more loss in the poultry world from
the ravages of rats than from cats or
hawks, or even disease. A cat In the
chicken yard, if trained to properly
value the life of the chickens, will ter
rorize and destroy the rats and will
ward oft the enemy hawks und so prove
himself or herself of great worth.
Cats have proved their worth as
chicken yard sentinels, nnd there have
been many and various methods em
ployed by their owners to break them
from killing the chickens. One well
known method Is that of tying a dead
chicken about a cat's neck and making
him tug around the heavy dead body
for from one to two days. In the mean
time the cat will supposedly grow to
have a great dread and horror of a
dead chicken.
Based On
Cost Per
Tablet
It Saves 9Vkc.
aSCARAR QUININE
w :
No advance In print for thl JO-refold
rmrlr-3ic tor 34 tablet bom)
mid tablet aow 0c for 21 tablata
Figured on proportionate coat par
tablet, ynu live Vile when you bujr
hiU'e Curea Cold
tn 24 houra-np
If M Tablata lor V.iM
Attn? Drua. Stara Vijr
mm:
Thousands Find Relief
IN THE RKUABLB
OLD 6AFM1UARO
D ODD'S
KidneyPills
IN alt parts of the country, every
day, eufferer from kidney
trouble are eaylnci Goodbye,
backache; goodbye, peine; Dodd'
Kidney Ptlla hava aettlad vou for
food." They know the efficacy of
im nne 01a remedy which eo many
people have employed with aucceaa.
Yon ean be free from kidney fa, from
eventual Uriaht' Lme&M and Dosaibl
death, if yen etart immdiHv,'lr ta ton
the kidney wit BeaVr, K.Jney fill,
be eare yoo oe on Uie bo tlie name
U three D'a. it nzotecu JO.
Eery firanM 5ff DodJ'l and
reSonat your money if diatmtiaffd
to your Grocerman
CHAPTER V.
The Little Devils of Doubt.
THE spring had conic, and Wolver
ine canyon, with the sun shining
down aslant into Its depths, was
a picturesque gash in tho hills, wild
enough in all conscience, but to the
normal person not In the least degree
gloomy. The jutting crags were sun
lit and warm. The cherry thickets
whispered in a light breeze and shel
tered birds that sang in perfect con
tent. Not a gloomy place surely when
the peace of a sunny morning laid its
spell upon the land.
Billy Louise, however, did not re
spond to the canyon's enticements. She
brooded over her own discouragements
and the tantalizing little puzzles which
somehow would not lend themselves to
any convincing solution. She was in
that condition of nervous depression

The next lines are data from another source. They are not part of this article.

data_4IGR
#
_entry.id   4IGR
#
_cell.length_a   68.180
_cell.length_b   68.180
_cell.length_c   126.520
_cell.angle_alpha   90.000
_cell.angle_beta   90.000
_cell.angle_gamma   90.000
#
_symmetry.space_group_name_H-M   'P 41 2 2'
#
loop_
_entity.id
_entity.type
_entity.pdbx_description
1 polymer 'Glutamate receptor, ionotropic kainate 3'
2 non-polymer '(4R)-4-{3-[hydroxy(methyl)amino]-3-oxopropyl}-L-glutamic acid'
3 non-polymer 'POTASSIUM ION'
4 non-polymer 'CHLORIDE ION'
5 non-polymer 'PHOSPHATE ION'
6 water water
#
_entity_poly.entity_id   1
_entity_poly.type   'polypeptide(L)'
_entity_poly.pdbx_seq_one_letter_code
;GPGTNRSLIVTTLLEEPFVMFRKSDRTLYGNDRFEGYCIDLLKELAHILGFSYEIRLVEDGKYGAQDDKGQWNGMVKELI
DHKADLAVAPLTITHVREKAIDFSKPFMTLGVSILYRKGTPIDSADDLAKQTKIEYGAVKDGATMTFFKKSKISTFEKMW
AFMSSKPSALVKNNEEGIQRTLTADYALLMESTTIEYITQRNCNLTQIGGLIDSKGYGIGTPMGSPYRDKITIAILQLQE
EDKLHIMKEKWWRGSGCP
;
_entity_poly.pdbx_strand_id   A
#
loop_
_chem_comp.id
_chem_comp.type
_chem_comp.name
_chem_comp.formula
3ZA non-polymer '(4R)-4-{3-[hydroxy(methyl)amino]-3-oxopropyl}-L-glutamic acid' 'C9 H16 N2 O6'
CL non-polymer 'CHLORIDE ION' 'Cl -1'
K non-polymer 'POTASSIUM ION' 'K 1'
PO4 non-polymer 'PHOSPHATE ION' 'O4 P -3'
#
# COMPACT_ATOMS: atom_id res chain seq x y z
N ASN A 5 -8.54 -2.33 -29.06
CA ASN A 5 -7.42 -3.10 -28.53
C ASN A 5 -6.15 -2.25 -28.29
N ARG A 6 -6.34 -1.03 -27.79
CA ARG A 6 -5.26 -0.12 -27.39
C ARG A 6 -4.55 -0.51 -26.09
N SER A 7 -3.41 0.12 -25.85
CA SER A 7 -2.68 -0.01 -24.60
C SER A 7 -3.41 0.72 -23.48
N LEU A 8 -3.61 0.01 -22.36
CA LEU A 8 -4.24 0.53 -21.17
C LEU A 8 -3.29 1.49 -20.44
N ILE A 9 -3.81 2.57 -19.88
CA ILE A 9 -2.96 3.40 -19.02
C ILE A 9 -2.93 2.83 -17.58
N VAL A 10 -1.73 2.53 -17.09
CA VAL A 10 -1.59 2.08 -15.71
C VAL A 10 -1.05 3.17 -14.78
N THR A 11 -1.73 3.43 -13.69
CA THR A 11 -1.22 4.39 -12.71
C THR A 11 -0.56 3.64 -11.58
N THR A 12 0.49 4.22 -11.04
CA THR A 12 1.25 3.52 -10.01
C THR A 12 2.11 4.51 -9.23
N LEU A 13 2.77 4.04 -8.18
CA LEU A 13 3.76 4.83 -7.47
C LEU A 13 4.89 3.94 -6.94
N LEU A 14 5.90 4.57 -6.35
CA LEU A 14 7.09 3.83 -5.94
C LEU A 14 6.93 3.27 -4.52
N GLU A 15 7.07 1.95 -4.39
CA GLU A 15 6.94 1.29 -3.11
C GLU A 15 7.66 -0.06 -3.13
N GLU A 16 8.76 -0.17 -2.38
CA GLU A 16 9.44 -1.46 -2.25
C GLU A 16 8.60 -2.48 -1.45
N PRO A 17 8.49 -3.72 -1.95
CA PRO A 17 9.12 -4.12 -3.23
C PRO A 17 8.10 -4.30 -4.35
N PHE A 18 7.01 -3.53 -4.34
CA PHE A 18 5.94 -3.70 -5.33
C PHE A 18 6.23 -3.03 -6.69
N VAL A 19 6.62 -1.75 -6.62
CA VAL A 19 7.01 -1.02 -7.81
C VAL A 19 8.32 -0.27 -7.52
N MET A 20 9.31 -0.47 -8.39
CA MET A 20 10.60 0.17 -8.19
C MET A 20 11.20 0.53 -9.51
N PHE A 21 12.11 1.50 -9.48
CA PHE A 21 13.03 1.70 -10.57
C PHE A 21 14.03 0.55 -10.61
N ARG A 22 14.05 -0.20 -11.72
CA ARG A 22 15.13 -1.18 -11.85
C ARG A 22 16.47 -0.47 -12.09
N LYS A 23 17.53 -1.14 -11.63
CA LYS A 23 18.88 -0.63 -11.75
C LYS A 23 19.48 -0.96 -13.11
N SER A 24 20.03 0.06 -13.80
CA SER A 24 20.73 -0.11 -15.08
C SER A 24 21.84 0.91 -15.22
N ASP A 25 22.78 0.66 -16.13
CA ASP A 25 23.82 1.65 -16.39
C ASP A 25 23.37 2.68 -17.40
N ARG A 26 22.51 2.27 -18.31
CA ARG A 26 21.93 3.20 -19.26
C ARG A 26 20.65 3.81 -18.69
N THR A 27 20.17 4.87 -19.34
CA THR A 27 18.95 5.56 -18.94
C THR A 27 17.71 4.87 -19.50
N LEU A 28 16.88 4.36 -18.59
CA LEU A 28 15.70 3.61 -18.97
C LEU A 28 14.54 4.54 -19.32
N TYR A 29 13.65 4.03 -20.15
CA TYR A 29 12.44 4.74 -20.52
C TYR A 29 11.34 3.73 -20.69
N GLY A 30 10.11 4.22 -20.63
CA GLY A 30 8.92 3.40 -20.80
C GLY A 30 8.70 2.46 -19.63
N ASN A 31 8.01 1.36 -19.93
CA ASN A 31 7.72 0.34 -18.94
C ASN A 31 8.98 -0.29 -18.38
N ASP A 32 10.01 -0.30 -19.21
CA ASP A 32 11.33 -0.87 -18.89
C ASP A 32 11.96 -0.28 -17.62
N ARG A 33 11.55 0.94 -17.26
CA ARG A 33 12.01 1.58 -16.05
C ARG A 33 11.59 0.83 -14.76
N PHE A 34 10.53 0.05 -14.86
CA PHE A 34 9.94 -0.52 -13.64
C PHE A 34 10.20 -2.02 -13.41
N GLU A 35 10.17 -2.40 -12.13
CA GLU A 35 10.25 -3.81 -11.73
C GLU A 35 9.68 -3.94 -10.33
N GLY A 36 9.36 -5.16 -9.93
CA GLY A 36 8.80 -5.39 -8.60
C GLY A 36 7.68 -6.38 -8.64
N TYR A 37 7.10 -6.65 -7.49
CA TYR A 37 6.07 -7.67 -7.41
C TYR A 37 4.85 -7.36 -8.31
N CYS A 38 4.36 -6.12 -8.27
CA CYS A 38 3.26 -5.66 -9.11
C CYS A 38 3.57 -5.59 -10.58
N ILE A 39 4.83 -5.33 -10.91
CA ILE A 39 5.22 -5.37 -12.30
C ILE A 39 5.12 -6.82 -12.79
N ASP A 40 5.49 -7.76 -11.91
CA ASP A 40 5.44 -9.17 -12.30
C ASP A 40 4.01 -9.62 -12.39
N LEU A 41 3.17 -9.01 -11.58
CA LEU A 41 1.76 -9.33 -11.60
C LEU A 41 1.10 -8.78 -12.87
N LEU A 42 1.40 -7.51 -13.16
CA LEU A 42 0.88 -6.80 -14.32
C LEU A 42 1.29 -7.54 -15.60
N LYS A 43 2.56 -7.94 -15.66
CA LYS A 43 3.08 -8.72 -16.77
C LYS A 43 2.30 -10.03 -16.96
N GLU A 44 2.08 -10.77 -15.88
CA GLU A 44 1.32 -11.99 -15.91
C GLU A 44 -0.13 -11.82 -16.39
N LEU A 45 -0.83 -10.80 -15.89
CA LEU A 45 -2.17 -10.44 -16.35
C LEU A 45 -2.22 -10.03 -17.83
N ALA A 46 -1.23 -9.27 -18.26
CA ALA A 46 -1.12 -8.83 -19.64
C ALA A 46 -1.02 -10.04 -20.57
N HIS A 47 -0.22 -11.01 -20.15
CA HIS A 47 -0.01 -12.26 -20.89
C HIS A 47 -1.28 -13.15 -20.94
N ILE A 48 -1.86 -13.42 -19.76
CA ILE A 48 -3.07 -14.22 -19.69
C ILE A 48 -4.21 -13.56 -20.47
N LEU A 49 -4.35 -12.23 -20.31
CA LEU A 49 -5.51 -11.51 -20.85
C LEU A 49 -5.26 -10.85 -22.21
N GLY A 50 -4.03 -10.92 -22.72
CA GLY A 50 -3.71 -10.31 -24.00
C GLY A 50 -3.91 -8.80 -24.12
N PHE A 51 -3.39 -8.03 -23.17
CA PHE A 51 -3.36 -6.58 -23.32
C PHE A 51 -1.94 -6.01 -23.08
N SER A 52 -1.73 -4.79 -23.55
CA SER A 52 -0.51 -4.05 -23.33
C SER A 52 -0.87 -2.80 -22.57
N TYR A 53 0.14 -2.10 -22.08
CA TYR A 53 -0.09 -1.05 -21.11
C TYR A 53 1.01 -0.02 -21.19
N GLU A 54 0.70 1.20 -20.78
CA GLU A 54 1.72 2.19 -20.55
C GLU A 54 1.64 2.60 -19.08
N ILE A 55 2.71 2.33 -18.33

where she saw ber finest cows dead by
bloat in the alfalfa meadows and how
would she pay that machinery note
then? She saw John I'rlugle calling
Crepes and Pongees.
Crepe de chine, in spite of its name,
does not come from Chirm but from
Japan, Italy and France. There are no
factories for making silk piece goods
in China, all the weaving being done
by hand. With the exception of pon
gees, tho products of the Chinese looms
are not popular abroad, except In
Oriental countries, being too heavy,
although the patterns are wonderfully
beautiful and the colors exceedingly
rich.
The pongees are woven in the homes
of the peasants, and as they come from
many looms no two pieces ure ever ex
actly alike In weight, fineness, color
and texture. The Shantungs come from
the LIutang district, nnd the Nanshai
from the Nlghal district.
Explaining the Universe.
I suppose that we have all bad mo
ments of sudden illumination when it
occurred to us that we had explained
the universe, and it was so easy for
lis that we wondered why we had not
done It before, says S. SI. Crothers In
the Atlantic. Some thought drifted
into our mind and filled us with vague
forebodings of omniscience. It was
not an ordinary thought that explained
only a fragment of existence. It ex
plained everything. It proved one
thing and It proved the opposite just
as well. It explained why things are
as they are, and if it should turn out
that they are not that way at all, it
would prove that fact also. In the
light of our great thought chaos
seemed rational. Such thoughts usual
ly occur about four o'clock in the
morning. Having explained the uni
verse, we relapse into satisfied slum
ber. When, a few hours later, we rise,
we wonder what the explanation was.
If he trios to put over on
you something "just vs
good as"
Red Cross Ea!l Bios
In tha words of the immortal Josh
Billings "There, amt no Bich thing. "
There is positively nothing as Rood
as, or cquul to KED CliOSS B.YLTj
BLUE fur producing clothes of such
white purity as bring a blush to new
fallen suow.
Try It Prove It
S Cenls Everywhere
Reduces Bursal Enlargements,
Thickened, Swollen Tissues,
Curbs, Filled Tendons, Sore
ness from Bruises or Strainsi
stops Spavin Lameness, allays pain.
Does not blister, remove Uie hair 01
lay up the horse. S2.00 a bottlf
tt druggists or delivered. Book 1 M free.
ABSORBINE, JR., for mankind ar
antiseptic liniment for bruises, cuts, wounds,
strains, painful, swollen veins or glands. Il
heals and soothes. $1.00 a bottle at drug
gists or postpaid. Will tell you more if yo
write. Made in the U. S. A. by
W. F.YOUNG. P. D. F., 3ii Iiniili St., Springfield. Mas